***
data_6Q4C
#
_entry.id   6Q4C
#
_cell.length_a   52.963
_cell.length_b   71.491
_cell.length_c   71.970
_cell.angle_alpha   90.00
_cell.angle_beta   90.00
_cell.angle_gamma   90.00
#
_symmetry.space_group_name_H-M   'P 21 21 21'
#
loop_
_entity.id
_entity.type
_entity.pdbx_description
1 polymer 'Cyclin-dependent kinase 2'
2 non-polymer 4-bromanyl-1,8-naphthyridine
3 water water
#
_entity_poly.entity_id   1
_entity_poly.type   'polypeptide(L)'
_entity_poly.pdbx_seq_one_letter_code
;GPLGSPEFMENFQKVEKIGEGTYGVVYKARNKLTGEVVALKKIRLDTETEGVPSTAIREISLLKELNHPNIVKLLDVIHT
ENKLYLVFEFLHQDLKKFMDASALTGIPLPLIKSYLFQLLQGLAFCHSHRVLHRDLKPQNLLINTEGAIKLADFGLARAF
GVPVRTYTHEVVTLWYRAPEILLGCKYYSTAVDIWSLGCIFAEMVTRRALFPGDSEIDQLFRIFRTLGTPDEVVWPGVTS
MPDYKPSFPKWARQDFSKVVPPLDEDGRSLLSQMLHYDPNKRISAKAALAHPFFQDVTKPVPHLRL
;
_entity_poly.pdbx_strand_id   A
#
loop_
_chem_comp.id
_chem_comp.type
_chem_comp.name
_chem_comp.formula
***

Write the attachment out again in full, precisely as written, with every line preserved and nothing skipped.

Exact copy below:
data_6Q4C
#
_entry.id   6Q4C
#
_cell.length_a   52.963
_cell.length_b   71.491
_cell.length_c   71.970
_cell.angle_alpha   90.00
_cell.angle_beta   90.00
_cell.angle_gamma   90.00
#
_symmetry.space_group_name_H-M   'P 21 21 21'
#
loop_
_entity.id
_entity.type
_entity.pdbx_description
1 polymer 'Cyclin-dependent kinase 2'
2 non-polymer 4-bromanyl-1,8-naphthyridine
3 water water
#
_entity_poly.entity_id   1
_entity_poly.type   'polypeptide(L)'
_entity_poly.pdbx_seq_one_letter_code
;GPLGSPEFMENFQKVEKIGEGTYGVVYKARNKLTGEVVALKKIRLDTETEGVPSTAIREISLLKELNHPNIVKLLDVIHT
ENKLYLVFEFLHQDLKKFMDASALTGIPLPLIKSYLFQLLQGLAFCHSHRVLHRDLKPQNLLINTEGAIKLADFGLARAF
GVPVRTYTHEVVTLWYRAPEILLGCKYYSTAVDIWSLGCIFAEMVTRRALFPGDSEIDQLFRIFRTLGTPDEVVWPGVTS
MPDYKPSFPKWARQDFSKVVPPLDEDGRSLLSQMLHYDPNKRISAKAALAHPFFQDVTKPVPHLRL
;
_entity_poly.pdbx_strand_id   A
#
loop_
_chem_comp.id
_chem_comp.type
_chem_comp.name
_chem_comp.formula